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Predictors for length of hospital stay in patients with community-acquired Pneumonia: Results from a Swiss Multicenter study

Isabelle Suter-Widmer1, Mirjam Christ-Crain1, Werner Zimmerli2, Werner Albrich3, Beat Mueller3*, Philipp Schuetz34 and For the ProHOSP Study Group

Author affiliations

1 Department of Internal Medicine, Division of Endocrinology, Diabetes and Metabolism, University Hospital Basel, Basel, Switzerland

2 Medical University Clinic, Kantonsspital Liestal, Liestal, Switzerland

3 Medical University Clinic, Kantonsspital Aarau, Aarau, Switzerland

4 Harvard School of Public Health, Boston, USA

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Citation and License

BMC Pulmonary Medicine 2012, 12:21  doi:10.1186/1471-2466-12-21

Published: 20 May 2012



Length of hospital stay (LOS) in patients with community-acquired pneumonia (CAP) is variable and directly related to medical costs. Accurate estimation of LOS on admission and during follow-up may result in earlier and more efficient discharge strategies.


This is a prospective multicenter study including patients in emergency departments of 6 tertiary care hospitals in Switzerland between October 2006 and March 2008. Medical history, clinical data at presentation and health care insurance class were collected. We calculated univariate and multivariate cox regression models to assess the association of different characteristics with LOS. In a split sample analysis, we created two LOS prediction rules, first including only admission data, and second including also additional inpatient information.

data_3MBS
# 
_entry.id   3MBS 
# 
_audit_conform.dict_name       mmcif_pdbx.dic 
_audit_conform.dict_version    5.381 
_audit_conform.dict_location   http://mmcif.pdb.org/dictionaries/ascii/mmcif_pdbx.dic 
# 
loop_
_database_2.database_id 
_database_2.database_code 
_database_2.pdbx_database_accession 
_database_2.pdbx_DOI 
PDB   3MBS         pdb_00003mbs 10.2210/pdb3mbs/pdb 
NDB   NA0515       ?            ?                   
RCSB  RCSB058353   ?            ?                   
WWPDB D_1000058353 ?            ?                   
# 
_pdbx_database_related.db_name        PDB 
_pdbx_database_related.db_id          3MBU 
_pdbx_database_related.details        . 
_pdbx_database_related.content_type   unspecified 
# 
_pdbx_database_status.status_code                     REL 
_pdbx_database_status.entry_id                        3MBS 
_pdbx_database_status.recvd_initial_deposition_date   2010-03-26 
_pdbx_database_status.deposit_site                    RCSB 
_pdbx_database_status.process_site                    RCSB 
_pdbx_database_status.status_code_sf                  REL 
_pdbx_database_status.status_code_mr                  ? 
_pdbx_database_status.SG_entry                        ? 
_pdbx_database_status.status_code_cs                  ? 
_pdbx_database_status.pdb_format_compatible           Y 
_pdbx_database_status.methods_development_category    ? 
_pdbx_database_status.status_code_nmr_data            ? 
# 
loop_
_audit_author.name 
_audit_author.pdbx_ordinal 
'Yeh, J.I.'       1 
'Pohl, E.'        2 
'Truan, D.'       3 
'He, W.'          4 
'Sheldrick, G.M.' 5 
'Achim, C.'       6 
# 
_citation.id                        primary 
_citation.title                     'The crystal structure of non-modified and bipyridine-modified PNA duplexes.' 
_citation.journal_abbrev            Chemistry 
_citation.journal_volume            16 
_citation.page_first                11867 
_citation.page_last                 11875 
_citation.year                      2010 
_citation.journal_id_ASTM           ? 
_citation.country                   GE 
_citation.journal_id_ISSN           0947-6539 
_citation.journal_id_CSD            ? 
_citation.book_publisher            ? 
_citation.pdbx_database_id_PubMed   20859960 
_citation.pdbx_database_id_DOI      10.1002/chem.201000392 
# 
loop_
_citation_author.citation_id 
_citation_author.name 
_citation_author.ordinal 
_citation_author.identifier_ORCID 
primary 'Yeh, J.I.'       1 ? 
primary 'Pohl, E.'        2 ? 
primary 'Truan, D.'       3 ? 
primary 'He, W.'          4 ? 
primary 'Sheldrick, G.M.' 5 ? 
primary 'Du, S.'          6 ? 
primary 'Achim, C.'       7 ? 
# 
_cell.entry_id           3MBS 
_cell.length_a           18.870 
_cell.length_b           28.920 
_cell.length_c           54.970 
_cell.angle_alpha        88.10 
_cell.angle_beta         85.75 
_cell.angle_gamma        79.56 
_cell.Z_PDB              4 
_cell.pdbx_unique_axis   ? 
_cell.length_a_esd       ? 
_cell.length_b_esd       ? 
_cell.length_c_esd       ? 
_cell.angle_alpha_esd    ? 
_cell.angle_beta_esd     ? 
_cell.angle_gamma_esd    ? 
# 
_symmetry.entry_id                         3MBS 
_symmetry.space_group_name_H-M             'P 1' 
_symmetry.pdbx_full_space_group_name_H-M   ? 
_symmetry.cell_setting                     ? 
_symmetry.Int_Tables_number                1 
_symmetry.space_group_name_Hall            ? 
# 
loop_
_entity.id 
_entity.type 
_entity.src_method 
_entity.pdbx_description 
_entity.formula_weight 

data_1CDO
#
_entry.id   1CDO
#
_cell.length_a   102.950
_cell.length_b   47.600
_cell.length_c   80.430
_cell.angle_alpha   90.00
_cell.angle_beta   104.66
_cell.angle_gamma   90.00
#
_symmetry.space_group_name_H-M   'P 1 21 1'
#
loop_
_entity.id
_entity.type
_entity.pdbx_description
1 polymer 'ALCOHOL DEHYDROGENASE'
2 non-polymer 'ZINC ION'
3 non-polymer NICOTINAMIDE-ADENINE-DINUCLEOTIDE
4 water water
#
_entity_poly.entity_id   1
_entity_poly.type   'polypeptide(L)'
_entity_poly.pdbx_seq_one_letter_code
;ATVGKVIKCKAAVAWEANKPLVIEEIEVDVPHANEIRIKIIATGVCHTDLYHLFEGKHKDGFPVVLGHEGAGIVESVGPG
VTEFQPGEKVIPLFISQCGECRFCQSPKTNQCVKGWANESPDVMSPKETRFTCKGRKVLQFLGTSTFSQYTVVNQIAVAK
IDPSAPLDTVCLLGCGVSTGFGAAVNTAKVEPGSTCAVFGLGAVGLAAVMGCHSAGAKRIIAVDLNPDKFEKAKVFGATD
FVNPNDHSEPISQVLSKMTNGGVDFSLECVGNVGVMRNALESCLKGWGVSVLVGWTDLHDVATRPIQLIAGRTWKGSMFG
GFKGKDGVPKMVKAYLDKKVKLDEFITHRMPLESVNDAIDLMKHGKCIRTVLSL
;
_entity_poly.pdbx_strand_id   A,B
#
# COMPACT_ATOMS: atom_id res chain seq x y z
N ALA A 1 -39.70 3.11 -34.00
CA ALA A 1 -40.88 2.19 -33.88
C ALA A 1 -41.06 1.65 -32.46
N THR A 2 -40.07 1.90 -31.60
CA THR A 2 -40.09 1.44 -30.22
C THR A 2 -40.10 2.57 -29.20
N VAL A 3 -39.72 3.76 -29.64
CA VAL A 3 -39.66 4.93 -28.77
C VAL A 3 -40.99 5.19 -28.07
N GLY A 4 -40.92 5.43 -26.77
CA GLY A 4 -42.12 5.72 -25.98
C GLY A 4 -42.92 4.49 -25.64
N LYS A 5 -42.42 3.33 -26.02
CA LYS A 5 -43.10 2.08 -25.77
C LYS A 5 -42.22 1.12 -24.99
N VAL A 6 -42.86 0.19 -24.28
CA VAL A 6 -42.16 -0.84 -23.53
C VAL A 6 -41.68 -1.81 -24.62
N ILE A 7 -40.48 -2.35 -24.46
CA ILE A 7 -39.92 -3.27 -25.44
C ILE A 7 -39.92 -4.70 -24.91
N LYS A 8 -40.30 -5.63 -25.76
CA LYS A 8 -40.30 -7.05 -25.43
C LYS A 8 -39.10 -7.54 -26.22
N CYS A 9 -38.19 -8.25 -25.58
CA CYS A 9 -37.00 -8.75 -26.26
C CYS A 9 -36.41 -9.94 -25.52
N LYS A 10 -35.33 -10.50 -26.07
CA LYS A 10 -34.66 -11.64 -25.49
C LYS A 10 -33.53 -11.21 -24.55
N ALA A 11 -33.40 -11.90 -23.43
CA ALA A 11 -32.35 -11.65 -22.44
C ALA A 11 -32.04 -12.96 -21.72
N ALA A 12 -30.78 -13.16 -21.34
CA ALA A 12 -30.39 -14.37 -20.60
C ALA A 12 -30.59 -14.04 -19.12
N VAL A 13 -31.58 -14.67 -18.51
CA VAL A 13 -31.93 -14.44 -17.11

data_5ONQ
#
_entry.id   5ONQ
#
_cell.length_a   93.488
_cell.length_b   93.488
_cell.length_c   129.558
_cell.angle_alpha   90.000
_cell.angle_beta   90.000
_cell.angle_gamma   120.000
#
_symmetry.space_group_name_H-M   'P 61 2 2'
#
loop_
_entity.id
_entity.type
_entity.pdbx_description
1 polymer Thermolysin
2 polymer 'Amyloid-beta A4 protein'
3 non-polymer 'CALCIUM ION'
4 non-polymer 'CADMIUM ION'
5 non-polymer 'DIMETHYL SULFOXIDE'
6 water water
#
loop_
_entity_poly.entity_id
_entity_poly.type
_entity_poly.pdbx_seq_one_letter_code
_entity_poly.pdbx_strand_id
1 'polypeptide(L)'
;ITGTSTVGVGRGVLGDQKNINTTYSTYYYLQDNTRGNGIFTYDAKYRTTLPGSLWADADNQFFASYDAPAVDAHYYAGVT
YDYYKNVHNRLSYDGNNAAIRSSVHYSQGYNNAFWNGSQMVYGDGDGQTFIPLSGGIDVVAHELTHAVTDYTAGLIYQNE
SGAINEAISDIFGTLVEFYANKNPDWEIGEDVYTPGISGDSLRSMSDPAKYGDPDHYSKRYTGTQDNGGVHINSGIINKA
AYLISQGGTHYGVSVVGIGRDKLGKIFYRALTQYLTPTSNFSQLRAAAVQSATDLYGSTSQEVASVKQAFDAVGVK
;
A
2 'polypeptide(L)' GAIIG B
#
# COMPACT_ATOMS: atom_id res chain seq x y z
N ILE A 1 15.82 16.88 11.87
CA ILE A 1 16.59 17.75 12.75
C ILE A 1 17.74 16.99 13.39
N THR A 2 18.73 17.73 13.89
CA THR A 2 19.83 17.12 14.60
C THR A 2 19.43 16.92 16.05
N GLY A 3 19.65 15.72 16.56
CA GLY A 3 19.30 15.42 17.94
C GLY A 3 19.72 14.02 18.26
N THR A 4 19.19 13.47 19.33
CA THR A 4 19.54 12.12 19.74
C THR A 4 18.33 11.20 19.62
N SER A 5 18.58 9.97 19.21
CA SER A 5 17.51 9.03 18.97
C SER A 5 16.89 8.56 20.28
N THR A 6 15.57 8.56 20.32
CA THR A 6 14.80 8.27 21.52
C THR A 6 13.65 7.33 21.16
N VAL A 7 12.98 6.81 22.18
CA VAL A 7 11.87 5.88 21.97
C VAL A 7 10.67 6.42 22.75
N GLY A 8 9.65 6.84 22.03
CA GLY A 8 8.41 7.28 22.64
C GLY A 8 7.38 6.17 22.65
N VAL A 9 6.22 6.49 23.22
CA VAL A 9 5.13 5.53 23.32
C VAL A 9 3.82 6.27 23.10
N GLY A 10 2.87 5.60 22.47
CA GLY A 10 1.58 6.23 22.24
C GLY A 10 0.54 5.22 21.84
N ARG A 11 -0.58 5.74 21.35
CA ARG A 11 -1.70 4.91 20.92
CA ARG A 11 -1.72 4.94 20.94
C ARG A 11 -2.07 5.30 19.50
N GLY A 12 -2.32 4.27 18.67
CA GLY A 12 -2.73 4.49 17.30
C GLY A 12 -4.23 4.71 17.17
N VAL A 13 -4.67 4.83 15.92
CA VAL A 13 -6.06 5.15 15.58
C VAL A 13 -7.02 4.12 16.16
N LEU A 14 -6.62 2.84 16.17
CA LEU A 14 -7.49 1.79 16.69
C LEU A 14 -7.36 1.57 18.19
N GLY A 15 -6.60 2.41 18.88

The mean LOS in the 875 included CAP patients was 9.8 days (95%CI 9.3-10.4). Older age, respiratory rate >20 pm, nursing home residence, chronic pulmonary disease, diabetes, multilobar CAP and the pneumonia severity index class were independently associated with longer LOS in the admission prediction model. When also considering follow-up information, low albumin levels, ICU transfer and development of CAP-associated complications were additional independent risk factors for prolonged LOS. Both weighted clinical prediction rules based on these factors showed a high separation of patients in Kaplan Meier Curves (p logrank <0.001 and <0.001) and a good calibration when comparing predicted and observed results.


Within this study we identified different baseline and follow-up characteristics to be strong and independent predictors for LOS. If validated in future studies, these factors may help to optimize discharge strategies and thus shorten LOS in CAP patients.